Debriefing sessions in the training usually include sessions wherein attendees are provided a chance to talk about the trauma with others who were involved. In these sessions, emotions and thoughts are being processed. These sessions are therapeutic and gradually ease stress. 

4. Collect Feedback on How to Provide a Stress-Free Environment

Communication lines need to be open and the atmosphere must be conducive for employees to freely express their struggles.

Employees obviously have to balance challenging workdays and the problems that normally happen in life. It’s important they feel comfortable coming to you especially when they need help.

Surveys can illuminate blurred areas. Send out an anonymous survey specifically requesting feedback on the causes of stress in the workplace. It is also a great initiative to review absence records and notice if there are significant patterns.

5. Incorporate Fun and Relaxing Activities During Training

 According to the 2012 American Psychological Association (APA) study, Stress in America, highly stressed people experience the following:

  • 30% less likely to have healthy eating habits 
  • 25% less likely to do exercise
  • 200% less likely to succeed at weight loss programs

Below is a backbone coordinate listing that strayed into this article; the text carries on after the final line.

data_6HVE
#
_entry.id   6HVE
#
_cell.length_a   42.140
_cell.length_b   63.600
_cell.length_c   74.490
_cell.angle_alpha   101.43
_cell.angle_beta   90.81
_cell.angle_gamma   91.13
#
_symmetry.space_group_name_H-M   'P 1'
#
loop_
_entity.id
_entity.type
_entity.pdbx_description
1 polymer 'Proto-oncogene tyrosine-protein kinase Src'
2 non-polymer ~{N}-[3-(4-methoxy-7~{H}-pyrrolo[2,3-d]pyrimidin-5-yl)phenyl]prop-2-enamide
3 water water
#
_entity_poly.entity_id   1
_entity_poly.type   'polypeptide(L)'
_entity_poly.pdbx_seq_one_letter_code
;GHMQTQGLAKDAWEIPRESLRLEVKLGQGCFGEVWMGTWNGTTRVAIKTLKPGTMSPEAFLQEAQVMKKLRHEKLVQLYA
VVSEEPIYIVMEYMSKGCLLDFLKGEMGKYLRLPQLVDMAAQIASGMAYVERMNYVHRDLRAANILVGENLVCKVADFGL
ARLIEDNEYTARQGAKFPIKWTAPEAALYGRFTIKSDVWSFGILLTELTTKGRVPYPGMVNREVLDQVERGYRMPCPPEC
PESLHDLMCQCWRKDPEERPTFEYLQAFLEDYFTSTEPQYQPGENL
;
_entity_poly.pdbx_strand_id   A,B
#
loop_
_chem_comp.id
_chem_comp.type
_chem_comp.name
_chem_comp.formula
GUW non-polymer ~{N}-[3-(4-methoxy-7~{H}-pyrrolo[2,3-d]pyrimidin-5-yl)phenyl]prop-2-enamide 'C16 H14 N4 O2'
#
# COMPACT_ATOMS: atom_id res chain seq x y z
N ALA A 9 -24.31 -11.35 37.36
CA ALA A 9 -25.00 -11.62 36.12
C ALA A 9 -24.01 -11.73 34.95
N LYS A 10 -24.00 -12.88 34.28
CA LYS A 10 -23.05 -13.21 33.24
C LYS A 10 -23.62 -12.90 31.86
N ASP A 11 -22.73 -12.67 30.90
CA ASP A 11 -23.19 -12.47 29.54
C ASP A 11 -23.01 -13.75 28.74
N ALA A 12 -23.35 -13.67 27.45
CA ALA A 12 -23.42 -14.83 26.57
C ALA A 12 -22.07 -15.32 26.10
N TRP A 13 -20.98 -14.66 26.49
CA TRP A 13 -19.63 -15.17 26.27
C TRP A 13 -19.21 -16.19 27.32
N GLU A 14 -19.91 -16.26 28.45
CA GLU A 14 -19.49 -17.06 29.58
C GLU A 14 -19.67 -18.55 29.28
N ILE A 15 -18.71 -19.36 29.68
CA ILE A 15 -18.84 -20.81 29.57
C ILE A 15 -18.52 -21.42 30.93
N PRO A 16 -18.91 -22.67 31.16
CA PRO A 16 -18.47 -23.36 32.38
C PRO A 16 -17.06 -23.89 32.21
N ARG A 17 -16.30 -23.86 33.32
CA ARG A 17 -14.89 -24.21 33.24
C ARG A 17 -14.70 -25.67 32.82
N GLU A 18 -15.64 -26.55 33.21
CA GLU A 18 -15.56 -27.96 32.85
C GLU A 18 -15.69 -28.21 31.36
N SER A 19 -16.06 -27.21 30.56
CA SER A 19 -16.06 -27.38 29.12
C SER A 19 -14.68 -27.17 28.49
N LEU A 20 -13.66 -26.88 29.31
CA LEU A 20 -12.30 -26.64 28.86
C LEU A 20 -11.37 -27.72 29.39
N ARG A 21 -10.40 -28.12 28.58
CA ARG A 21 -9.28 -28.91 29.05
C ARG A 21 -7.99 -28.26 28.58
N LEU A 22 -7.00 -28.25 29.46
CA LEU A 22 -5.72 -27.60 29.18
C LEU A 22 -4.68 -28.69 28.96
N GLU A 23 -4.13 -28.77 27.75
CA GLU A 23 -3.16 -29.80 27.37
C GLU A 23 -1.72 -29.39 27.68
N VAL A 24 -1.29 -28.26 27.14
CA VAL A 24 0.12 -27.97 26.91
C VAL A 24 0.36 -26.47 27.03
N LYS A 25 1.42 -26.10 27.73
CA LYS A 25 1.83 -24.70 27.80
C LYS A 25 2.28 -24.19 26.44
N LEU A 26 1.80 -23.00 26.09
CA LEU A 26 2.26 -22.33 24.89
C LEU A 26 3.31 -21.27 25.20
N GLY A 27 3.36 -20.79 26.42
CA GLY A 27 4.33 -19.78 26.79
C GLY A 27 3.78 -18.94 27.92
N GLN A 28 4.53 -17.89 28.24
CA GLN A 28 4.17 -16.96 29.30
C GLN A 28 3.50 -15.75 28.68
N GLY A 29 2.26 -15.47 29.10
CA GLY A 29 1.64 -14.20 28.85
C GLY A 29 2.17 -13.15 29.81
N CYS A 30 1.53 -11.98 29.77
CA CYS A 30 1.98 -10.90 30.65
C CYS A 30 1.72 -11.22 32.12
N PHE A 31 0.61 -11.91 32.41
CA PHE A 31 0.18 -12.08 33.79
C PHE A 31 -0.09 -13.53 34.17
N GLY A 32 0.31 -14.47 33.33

• stressed people get half as much sleep compared to less stress-out people. 

Proactive stress management is a critical factor for successful wellness programs. Incorporating fun and relaxing activities in the duration of the training helps a lot in striking the balance between training and relaxation. 

Comprehensive, integrated, and diverse programs are more successful than single-issue programs. Employees who participate in smoking cessation or weight loss programs may have initial success but often revert to old behaviors because willpower alone will not suffice to change ingrained and habitual lifestyle choices. Integrating activities that are fun and relaxing may also help in addressing other factors that contribute or might play a great role in the recovery from stress.

The World Health Organization exclaimed that stress is “the health epidemic of the 21st Century.” Therefore conducting health management training is timely and apt to thrive in this fast-paced generation. 

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About the Author: Editorial Team